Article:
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Measuring and Understanding Brand Value in a Dynamic Model of Brand Management Ron N. Borkovsky, Avi Goldfarb, Avery M. Haviv, Sridhar Moorthy
To cite this article: Ron N. Borkovsky, Avi Goldfarb, Avery M. Haviv, Sridhar Moorthy (2017) Measuring and Understanding Brand Value in a Dynamic Model of Brand Management. Marketing Science
Published online in Articles in Advance 11 May 2017
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MARKETING SCIENCE Articles in Advance, pp. 1–29
http://pubsonline.informs.org/journal/mksc/ ISSN 0732-2399 (print), ISSN 1526-548X (online)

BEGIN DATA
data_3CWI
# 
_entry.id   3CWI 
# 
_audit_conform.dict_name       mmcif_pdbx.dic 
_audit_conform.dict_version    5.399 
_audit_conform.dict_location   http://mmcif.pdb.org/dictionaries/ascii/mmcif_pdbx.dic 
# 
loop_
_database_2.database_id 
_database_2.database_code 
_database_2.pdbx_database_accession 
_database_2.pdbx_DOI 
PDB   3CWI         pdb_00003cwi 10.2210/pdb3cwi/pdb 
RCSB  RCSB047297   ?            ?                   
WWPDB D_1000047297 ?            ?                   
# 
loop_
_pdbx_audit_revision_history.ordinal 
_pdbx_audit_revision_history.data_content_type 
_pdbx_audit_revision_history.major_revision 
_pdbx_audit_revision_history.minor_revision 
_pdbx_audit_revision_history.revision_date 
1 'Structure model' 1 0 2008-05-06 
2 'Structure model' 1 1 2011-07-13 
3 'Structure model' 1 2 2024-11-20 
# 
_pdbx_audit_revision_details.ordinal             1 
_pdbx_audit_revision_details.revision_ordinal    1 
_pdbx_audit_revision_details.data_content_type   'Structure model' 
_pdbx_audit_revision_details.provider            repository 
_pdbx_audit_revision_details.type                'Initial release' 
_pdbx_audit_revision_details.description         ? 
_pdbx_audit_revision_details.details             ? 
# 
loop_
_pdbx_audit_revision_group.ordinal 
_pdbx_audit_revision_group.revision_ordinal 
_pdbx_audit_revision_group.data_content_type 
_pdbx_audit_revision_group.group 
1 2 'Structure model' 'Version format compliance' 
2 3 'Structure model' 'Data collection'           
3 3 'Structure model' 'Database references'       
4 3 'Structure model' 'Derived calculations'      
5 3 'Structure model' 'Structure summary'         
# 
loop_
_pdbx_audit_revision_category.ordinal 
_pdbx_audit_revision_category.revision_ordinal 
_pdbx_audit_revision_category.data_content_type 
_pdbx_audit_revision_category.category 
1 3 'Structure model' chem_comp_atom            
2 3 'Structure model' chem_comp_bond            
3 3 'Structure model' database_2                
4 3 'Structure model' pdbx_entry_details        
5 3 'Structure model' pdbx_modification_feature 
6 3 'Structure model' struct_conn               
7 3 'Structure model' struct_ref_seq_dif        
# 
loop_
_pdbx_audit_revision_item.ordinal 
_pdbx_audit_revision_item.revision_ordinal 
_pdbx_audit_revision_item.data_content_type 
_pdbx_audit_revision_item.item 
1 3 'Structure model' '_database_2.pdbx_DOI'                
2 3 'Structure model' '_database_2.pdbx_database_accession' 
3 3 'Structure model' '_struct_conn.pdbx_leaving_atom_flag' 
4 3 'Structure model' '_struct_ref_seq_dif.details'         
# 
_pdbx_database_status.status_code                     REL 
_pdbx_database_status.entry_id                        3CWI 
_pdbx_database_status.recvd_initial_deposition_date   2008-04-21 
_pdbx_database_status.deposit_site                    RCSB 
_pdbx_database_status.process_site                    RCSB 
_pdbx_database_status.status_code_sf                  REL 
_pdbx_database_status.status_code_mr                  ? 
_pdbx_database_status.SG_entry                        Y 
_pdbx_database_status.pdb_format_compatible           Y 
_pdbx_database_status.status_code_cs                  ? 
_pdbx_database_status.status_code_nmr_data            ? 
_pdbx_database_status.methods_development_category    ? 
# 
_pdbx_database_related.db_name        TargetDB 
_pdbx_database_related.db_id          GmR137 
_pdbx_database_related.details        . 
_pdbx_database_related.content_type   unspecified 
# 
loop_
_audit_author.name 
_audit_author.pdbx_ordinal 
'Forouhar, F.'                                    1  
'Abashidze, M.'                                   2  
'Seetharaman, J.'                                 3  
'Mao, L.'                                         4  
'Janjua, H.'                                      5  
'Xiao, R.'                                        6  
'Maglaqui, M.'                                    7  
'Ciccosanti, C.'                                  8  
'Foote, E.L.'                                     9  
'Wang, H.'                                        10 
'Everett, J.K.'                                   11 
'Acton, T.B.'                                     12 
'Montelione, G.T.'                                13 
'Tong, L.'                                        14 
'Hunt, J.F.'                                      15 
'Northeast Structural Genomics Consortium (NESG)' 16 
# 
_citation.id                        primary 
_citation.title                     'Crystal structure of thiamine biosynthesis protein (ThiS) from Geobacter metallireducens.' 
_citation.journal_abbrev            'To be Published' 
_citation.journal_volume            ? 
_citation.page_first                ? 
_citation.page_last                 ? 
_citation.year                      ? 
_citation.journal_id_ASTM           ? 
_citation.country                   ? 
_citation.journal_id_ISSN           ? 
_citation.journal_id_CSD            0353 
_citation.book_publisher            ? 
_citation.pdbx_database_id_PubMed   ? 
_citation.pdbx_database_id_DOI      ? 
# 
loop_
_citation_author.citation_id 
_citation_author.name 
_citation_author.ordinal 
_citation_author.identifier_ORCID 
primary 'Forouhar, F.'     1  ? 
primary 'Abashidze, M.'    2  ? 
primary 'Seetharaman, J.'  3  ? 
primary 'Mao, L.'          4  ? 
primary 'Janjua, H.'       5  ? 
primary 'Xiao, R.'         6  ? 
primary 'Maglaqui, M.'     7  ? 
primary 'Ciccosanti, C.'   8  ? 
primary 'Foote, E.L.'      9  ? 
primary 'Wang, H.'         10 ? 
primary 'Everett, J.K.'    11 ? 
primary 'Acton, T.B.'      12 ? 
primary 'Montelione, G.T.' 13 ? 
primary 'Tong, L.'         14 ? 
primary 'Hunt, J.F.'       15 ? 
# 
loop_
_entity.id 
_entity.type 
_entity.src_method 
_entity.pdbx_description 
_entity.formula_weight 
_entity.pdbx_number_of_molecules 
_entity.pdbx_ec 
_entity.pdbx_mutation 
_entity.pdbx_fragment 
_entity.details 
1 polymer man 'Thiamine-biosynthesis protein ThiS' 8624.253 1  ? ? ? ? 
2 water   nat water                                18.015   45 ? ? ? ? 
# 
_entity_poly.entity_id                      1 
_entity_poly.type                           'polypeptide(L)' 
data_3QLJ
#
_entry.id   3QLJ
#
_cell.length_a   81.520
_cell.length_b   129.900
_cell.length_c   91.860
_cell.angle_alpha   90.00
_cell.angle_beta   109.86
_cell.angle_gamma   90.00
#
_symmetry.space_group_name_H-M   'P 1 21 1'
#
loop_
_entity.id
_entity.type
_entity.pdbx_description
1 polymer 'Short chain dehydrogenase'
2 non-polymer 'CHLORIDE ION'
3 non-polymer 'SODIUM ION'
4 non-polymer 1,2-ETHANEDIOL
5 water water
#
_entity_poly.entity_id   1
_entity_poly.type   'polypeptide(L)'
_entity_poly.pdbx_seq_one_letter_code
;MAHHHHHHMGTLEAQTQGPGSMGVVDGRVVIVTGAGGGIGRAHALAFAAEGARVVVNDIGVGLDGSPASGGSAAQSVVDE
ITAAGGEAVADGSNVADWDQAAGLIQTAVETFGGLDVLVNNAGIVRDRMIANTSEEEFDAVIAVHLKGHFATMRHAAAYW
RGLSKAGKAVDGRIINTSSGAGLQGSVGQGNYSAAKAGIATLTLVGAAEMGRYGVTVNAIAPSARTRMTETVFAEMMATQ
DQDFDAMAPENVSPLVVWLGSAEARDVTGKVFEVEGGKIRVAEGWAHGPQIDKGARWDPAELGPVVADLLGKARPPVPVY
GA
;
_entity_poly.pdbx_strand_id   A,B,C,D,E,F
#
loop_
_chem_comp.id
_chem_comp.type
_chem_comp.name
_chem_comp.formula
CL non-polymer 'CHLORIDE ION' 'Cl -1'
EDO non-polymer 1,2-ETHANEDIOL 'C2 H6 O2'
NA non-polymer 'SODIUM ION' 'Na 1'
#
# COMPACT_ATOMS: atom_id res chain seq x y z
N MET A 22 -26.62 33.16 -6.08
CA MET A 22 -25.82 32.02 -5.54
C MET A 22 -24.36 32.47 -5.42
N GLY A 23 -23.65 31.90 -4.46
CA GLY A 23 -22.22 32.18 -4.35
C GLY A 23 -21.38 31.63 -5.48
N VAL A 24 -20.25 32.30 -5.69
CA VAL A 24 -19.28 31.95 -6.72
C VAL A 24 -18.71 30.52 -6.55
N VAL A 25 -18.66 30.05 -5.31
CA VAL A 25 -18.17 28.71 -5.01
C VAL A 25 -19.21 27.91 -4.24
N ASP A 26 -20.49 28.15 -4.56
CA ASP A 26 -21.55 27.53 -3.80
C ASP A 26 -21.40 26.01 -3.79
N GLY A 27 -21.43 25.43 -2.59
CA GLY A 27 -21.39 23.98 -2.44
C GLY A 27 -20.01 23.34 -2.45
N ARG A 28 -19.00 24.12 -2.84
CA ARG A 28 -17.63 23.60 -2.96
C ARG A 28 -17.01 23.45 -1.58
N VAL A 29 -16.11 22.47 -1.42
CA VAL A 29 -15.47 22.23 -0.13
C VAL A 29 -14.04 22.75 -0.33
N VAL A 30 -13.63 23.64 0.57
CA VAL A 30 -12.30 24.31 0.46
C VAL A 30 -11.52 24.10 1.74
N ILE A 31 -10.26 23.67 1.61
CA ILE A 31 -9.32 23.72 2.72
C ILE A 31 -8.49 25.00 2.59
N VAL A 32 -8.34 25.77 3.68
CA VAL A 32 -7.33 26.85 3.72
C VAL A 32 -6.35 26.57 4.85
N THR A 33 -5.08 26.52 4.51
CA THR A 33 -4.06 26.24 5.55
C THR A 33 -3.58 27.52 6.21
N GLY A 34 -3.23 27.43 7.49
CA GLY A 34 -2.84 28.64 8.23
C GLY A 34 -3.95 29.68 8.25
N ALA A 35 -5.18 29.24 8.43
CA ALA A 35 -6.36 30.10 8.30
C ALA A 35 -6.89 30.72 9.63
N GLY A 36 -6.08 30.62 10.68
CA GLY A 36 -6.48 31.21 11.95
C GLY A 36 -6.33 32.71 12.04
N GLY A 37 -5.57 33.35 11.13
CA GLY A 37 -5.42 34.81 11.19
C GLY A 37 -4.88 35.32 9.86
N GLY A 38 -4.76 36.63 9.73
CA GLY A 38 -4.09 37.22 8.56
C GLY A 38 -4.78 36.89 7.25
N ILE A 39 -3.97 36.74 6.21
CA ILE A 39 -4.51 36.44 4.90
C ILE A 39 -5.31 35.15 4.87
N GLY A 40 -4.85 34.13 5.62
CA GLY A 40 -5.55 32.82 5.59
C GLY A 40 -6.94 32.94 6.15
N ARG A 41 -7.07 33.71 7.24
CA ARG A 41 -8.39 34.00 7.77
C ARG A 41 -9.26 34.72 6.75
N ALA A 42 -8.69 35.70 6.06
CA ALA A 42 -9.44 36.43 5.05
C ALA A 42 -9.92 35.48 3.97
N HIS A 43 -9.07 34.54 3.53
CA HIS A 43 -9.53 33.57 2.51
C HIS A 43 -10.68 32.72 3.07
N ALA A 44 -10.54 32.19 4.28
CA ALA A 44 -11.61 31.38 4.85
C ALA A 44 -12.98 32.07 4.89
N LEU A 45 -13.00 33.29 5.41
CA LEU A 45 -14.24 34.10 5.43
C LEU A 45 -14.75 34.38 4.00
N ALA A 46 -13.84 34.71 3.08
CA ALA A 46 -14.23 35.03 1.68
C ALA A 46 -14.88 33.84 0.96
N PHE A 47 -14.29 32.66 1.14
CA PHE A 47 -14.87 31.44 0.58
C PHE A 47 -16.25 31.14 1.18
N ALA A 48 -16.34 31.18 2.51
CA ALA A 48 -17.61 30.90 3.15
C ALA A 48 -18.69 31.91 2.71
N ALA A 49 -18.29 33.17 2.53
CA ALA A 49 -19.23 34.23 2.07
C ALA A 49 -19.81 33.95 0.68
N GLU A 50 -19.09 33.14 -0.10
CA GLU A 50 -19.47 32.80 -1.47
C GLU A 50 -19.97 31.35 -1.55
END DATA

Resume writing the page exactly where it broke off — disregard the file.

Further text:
Measuring and Understanding Brand Value in a Dynamic Model of Brand Management Ron N. Borkovsky,a Avi Goldfarb,a Avery M. Haviv,b Sridhar Moorthya aRotman School of Management, University of Toronto, Toronto, Ontario M5S 3E6, Canada; b Simon Business School, University of Rochester, Rochester, New York 14627 Contact: firstname.lastname@example.org (RNB); email@example.com (AG); firstname.lastname@example.org (AMH); email@example.com (SM)
Received: July 29, 2014 Accepted: June 7, 2016 Published Online in Articles in Advance: May 11, 2017
Copyright: © 2017 INFORMS